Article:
Easter just took place globally with Pascha still to come for the Orthodox. This is a weekend of history, but also of mystery.
What’s a mystery?
A mystery is not mere woo, an assertion based on a feeling, power, or rhetoric. That’s a bad way to live life: check with any ethicist. Finding the good life based on our immediate desires is a great way to become a terrible person. (Lord have mercy!) Ancient people afraid of the after life (scary!) invented atheism as a comfort, but that did not make atheism true. The Chinese government has the power to make secularism an attractive option and unlimited money to spend on atheist rhetoric, but truth seekers pick theism all the time. Wanting a thing to be true, even wanting it badly (who wants to die?), is not a good reason to believe it.
A mystery is not irrational: do not believe irrational ideas. Ask any therapist. An idea might be hard to understand without being irrational. Heraclitus said: “The way up is the way down.” That curmudgeonly philosopher was not being irrational just tricksy. He could have meant something like: “To see the truth (the upward way), one has first to look at nature (the downward way). However, so far as I know “zero is the way the best thing is that you was a great day” means nothing. I formed it by taking the middle word option on my iPad as I entered text. A meaningless sentence is not worthy of belief.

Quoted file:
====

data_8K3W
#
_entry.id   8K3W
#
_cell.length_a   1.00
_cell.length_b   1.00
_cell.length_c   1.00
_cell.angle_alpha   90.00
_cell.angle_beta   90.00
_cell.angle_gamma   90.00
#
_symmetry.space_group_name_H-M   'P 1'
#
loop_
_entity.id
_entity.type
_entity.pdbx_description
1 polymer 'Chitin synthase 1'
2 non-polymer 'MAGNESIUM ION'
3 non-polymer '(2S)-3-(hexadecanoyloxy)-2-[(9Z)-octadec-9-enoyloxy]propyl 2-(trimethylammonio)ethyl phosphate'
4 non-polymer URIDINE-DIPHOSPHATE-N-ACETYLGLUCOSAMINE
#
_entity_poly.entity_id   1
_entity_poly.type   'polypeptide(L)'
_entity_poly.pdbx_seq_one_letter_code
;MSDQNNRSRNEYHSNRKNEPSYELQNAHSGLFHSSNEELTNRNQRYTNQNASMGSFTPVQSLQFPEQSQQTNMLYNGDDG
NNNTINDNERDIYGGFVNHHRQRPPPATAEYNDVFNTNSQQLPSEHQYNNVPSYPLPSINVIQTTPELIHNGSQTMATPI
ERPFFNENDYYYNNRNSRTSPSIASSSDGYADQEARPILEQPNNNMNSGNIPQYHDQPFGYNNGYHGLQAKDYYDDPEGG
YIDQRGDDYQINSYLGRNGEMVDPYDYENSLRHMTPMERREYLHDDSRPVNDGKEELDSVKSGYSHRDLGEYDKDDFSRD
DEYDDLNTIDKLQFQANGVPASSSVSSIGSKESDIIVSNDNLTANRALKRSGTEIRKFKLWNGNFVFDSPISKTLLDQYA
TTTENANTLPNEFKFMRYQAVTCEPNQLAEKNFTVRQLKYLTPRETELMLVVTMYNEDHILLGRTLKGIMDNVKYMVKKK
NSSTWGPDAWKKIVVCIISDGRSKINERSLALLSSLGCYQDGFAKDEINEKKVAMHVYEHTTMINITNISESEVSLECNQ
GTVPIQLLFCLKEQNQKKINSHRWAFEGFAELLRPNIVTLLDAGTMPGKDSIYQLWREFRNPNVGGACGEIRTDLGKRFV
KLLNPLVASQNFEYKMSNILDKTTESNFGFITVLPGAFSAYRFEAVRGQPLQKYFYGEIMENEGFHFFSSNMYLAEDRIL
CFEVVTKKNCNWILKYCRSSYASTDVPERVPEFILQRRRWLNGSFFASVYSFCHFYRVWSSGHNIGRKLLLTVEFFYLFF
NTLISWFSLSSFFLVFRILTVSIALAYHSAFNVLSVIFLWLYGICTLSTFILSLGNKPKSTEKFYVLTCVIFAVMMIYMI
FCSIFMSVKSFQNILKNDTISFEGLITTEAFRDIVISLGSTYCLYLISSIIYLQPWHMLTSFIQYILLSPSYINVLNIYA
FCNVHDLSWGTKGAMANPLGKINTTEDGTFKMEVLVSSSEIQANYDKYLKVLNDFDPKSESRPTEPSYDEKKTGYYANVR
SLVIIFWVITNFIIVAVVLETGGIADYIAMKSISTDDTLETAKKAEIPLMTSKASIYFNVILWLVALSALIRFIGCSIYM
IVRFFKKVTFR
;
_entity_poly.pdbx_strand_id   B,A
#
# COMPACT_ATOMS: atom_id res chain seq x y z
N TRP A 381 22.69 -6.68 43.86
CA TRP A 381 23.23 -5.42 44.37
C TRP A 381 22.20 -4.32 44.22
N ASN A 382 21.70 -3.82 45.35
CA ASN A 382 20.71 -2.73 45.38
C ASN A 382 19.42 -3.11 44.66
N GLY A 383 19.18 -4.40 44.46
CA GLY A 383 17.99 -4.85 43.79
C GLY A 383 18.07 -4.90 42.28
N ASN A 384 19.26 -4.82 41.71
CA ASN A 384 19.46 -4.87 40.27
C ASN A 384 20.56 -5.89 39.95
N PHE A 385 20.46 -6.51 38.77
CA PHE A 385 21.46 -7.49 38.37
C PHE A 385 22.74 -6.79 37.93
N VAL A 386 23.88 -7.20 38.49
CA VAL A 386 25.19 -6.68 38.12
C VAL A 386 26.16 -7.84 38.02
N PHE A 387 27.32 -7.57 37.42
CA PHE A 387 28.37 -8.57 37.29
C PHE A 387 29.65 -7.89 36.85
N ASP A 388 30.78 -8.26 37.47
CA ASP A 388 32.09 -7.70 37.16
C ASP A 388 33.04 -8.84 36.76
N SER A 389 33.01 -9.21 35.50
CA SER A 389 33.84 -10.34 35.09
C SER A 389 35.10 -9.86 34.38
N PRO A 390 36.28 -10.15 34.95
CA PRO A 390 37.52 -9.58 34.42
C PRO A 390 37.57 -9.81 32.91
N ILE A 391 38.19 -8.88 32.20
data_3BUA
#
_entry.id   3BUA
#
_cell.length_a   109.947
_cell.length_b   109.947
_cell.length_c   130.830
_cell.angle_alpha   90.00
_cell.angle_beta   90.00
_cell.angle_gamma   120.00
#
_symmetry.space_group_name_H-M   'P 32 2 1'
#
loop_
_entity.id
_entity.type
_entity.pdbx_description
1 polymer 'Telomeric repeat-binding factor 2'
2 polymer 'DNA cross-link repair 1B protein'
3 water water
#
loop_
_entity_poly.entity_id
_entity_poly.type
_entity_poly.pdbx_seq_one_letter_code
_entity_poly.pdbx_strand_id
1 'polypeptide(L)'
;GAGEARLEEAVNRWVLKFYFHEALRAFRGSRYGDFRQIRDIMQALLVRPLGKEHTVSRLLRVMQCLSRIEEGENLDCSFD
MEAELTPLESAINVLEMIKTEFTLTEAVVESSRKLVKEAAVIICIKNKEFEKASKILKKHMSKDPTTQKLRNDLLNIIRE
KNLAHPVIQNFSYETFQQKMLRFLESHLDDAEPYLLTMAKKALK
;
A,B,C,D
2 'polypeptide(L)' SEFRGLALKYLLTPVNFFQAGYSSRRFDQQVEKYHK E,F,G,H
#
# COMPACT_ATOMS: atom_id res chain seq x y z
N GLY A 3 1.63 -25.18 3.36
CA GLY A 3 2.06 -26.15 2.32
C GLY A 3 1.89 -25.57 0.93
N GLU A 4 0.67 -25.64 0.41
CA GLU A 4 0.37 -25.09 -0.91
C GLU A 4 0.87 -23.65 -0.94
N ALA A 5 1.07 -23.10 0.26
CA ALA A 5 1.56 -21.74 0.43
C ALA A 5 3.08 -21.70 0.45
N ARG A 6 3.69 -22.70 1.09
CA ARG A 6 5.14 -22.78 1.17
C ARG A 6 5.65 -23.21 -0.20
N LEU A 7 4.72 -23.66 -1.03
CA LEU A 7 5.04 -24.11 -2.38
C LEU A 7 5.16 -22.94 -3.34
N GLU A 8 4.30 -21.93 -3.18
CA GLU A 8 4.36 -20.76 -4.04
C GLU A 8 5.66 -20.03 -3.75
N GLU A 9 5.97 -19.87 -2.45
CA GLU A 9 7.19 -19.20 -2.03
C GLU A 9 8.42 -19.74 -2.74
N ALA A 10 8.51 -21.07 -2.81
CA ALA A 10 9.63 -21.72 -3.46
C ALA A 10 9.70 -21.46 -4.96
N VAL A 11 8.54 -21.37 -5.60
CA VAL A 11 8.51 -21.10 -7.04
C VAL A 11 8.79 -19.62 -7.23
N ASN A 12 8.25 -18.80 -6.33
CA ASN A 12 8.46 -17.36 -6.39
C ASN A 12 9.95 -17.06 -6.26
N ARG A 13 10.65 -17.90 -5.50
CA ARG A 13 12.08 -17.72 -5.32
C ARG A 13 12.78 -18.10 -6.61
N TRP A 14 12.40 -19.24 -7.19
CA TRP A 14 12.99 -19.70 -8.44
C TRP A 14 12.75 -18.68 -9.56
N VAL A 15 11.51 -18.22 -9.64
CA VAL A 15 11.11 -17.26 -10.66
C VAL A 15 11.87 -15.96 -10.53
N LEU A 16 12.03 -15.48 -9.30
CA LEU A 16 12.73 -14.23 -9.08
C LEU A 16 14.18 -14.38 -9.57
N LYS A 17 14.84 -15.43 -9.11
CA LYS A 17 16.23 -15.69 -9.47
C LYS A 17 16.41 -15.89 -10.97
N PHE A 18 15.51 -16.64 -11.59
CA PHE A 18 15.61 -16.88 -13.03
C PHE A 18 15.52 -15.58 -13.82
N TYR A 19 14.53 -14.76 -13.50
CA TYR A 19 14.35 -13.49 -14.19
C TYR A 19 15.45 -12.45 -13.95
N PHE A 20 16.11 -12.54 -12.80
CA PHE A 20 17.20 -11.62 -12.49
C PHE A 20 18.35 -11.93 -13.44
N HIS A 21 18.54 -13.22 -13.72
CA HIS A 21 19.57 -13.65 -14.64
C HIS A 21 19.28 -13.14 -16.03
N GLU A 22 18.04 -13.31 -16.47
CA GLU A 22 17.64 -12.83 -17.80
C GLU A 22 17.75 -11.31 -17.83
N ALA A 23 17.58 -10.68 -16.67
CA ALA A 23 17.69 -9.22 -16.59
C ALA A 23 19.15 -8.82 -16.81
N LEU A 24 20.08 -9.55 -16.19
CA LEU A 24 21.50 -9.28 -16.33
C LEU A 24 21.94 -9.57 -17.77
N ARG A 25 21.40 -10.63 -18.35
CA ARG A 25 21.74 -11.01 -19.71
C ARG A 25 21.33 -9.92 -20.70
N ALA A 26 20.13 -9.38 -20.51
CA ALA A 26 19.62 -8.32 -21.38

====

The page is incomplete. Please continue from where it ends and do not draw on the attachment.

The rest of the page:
A mystery is not believing despite the evidence. Talk to a epistemologist about bad thinking: think better! If thinking clearly, consider that one should be open to all the evidence. If God exists and is not silent, then we must consider what God has to say.*
What is a mystery?
A mystery is a truth revealed to us that we could not have learned without help. Imagine a person who is not mentally capable of doing certain proofs in logic from start to finish. The teacher comes and gives him the proof and then the student is able to trace the moves made from line to line. He understands the proof is valid, even if he could not have done the proof (ever!) without the revelation from the teacher. The student understands without discovering.
Once we know, then we can see the place this truth plays in reality. This is particularly true of the mystery of the Lord’s Supper. Jesus says: eat and drink. We see one thing and yet know there is a deeper reality: the bread is bread and The Body of Christ, the cup is filled with wine and the Blood of Christ. We would not know this sacrament if Jesus had not revealed this mystery to us. Once we know, once we eat and drink and experience the miracle, then we see.
Plato described the slow steps of human reason toward the Good in his Republic. He pointed out that if we could reach a vision of the Good as Good, then that truth would leave us unable to (truly) doubt what we had seen. This would allow us to fill in the steps or leaps. Of course, most of us never get that clear a vision, our faith is faith not yet certainty, revelation is rational, but not indubitable, not yet.
When I stand before my pastor tonight, the night we remember the revelation of the Mystery, I come as someone who started life badly. I will come as I am, wanting to continue to become what I should be. I will take bread and wine and they will taste like bread and wine, but also continue a process of becoming like God.
This theosis will not end until I see Him face to face: the ultimate revelation of the mystery of God.
*I deal with over fifty questions from an atheist if you want to know my general approach to skeptics.